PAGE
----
When it comes to insuring your pet, the sooner you can get coverage for your dog or cat, the better. Veterinarian care is expensive. In fact, every six seconds, a pet owner is presented with a veterinarian bill that is $1,000 or more, according to NBC News. And that is why waiting to insure your pet can be a very costly mistake.
Should I insure a puppy or a kitten?
The answer is yes, you should try to get insurance for your puppy or kitten soon after you bring them home. Puppies and kittens have a tendency to find trouble. They're curious and also like to play with, chew on and eat things they shouldn't —which could result in expensive vet bills.
Take the case of Vince. The young Welsh terrier found his human sister's asthma inhaler and decided to use it as a chew toy. Unfortunately, his teeth punctured the small canister, which shot all the medication inside into Vince's mouth. The good news is that his pet parents were able to rush him to an animal hospital that saved his life. The bad news? His parents had delayed getting pet insurance, which could have helped pay for the majority of his more than $2,000 veterinary bill.
Illnesses are another reason why you should insure your young dog or cat. For example, a puppy that is not fully vaccinated could get the highly contagious parvovirus. This is a potentially deadly disease that can cost between $1,000 to more than $5,000 to treat.
Avoid having conditions become pre-existing
In general, insurance companies do not cover pre-existing conditions, and this is why you should get your pet insured as soon as possible. Diabetes is one example of why: Pets with diabetes often require daily shots and frequent trips to the veterinarian. Your pet could also develop other health issues related to their diabetes.
If you're insured, your coverage should take care of most of your pet's treatment. But if you don't have insurance, your pet's diabetes will be considered a pre-existing condition, and it —and any related health issues —won't be covered by a new insurance policy.
Is it worth it to insure a "new-to-you" older pet?
Some people balk at getting insurance for older pets because the premiums are typically higher than those for a puppy or a kitten. But it's important to remember that the cost of treating an older pet also tends to be a lot more, as well.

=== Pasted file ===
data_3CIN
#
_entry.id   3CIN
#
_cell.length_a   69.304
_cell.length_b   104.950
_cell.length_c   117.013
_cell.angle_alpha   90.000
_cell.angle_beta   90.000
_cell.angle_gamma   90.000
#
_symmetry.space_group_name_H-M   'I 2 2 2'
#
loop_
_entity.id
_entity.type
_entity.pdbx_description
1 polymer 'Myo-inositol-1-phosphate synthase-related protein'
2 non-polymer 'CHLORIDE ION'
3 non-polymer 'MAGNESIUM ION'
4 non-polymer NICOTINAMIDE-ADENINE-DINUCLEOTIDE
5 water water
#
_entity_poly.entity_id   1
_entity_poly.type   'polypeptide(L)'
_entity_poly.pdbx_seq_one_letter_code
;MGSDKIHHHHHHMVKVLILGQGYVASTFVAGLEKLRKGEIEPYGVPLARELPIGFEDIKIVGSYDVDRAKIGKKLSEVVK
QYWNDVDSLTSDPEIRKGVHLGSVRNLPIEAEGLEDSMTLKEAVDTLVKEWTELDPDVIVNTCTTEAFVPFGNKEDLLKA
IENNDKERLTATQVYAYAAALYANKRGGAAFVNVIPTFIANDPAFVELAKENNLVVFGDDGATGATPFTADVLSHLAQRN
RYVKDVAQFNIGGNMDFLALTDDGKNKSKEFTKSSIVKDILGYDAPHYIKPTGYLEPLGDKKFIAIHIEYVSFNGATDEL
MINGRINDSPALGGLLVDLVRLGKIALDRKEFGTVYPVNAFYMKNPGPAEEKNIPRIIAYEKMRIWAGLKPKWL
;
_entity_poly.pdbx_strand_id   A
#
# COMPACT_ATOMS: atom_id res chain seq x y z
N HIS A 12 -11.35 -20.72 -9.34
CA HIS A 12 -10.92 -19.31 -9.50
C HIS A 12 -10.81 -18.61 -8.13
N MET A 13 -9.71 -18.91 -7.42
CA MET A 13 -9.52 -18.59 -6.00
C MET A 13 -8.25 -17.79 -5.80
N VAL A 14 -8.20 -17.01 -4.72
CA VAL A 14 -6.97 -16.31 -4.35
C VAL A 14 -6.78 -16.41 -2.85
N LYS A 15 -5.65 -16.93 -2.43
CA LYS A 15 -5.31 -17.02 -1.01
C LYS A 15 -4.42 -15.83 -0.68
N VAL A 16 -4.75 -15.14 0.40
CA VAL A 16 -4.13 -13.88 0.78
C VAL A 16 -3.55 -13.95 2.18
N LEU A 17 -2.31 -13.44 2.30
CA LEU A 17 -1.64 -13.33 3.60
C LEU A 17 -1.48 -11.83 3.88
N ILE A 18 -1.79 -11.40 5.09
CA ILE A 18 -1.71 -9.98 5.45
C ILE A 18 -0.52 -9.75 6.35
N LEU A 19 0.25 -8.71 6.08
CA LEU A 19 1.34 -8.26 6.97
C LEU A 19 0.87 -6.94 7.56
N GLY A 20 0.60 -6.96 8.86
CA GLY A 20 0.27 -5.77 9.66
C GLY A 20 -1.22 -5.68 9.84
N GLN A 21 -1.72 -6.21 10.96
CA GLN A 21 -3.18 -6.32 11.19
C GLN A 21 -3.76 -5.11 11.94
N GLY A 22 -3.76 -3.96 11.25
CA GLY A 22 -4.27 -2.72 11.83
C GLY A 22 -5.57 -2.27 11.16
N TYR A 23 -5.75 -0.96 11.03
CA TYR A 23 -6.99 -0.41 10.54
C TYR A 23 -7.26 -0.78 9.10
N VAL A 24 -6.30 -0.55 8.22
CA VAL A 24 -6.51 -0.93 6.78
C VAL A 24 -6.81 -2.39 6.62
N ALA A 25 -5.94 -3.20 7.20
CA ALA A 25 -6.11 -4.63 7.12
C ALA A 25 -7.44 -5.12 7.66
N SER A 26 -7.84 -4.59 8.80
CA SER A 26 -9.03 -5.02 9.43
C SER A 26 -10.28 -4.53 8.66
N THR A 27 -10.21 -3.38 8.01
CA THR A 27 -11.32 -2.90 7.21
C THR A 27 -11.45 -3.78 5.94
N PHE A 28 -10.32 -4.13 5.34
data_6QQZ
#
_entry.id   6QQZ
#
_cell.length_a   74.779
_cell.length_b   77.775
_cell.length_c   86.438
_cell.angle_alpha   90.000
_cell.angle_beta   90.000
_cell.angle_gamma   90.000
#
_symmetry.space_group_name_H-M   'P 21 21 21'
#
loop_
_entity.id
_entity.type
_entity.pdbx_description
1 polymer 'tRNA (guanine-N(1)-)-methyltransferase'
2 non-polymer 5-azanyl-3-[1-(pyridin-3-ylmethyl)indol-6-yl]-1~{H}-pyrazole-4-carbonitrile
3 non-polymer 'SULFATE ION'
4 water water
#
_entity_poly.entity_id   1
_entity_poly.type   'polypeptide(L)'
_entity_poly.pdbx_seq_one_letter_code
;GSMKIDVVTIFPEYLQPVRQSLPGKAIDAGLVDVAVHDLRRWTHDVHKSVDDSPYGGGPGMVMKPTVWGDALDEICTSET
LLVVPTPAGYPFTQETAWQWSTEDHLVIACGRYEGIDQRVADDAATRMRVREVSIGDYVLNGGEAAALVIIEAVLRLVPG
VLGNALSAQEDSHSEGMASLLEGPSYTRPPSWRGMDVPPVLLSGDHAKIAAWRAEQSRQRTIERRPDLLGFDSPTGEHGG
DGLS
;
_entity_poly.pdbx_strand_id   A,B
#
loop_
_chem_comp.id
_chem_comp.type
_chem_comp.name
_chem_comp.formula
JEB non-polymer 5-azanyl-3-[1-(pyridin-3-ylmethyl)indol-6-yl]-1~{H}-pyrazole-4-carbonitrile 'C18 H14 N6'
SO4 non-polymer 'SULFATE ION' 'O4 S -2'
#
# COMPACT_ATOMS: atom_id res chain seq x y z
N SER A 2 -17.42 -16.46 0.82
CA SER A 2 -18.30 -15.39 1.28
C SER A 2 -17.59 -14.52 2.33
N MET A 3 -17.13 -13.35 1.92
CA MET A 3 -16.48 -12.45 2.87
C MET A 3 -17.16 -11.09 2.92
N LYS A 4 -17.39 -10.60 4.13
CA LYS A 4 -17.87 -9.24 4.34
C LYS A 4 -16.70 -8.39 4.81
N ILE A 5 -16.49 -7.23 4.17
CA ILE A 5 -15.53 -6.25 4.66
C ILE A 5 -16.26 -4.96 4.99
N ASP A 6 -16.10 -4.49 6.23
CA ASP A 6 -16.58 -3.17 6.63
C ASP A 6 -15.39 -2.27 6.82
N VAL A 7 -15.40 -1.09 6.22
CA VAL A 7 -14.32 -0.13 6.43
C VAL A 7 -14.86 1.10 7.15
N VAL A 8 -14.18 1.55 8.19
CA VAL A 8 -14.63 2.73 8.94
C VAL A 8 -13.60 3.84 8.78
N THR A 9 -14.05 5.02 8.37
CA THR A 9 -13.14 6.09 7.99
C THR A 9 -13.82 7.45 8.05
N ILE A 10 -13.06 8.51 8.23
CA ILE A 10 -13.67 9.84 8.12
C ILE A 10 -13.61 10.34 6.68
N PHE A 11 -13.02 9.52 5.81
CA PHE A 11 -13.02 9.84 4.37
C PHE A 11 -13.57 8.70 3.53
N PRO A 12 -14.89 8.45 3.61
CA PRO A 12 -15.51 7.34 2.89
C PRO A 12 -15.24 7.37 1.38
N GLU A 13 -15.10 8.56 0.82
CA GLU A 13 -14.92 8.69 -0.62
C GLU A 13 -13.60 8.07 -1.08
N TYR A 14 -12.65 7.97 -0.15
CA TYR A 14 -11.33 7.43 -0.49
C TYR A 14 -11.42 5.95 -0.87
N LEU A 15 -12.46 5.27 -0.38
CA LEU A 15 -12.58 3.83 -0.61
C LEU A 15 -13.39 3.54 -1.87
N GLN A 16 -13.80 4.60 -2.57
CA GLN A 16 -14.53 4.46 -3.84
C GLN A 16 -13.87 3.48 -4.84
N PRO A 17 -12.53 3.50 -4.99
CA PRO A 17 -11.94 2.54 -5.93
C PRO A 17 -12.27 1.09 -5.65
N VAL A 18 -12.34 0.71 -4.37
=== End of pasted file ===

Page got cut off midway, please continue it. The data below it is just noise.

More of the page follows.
Take cancer. Pets today have access to the same state-of-the-art medical treatments —such as CyberKnife—as human patients. These options can extend or even save a pet's life. But these advances in healthcare can be very costly, which can put a pet owner in a terrible position. They love their pets and want to do what's best for them. But expensive treatments could potentially ruin a pet parent financially.
That's where pet insurance could potentially save a pet parent from having to make the gut-wrenching decision between their pet's life and financial stability. In many instances, insurance can pay for a substantial portion of a pet's medical treatments.
The summertime blues and wintertime woes Certain times of the year are more dangerous for pets. In the summer, for example, your pet may be exposed to the following:
Dangerous algae blooms
Winter, of course, has its own set of issues, including:
Slips and falls on ice
Frostbite and hypothermia
So, if it is at all possible, try to insure your furry companion before one of these issues can cause your pet to become sick or injured.
So, when is the best time to get pet insurance?
In today's busy world, it's easy to put off decisions like getting pet insurance. But without insurance, it only takes one accident or illness to set you back hundreds, even thousands of dollars. Some pet insurance policies even include wellness options that will cover such things as spaying and neutering. So, that's why the answer to the question of when to buy pet insurance is: The sooner, the better.
Lizz Caputo is a Content Strategist at Figo, animal enthusiast, and owner of a rescued senior American Bully. Her hobbies include checking out new restaurants in her area, boxing, and petting dogs of all shapes and sizes.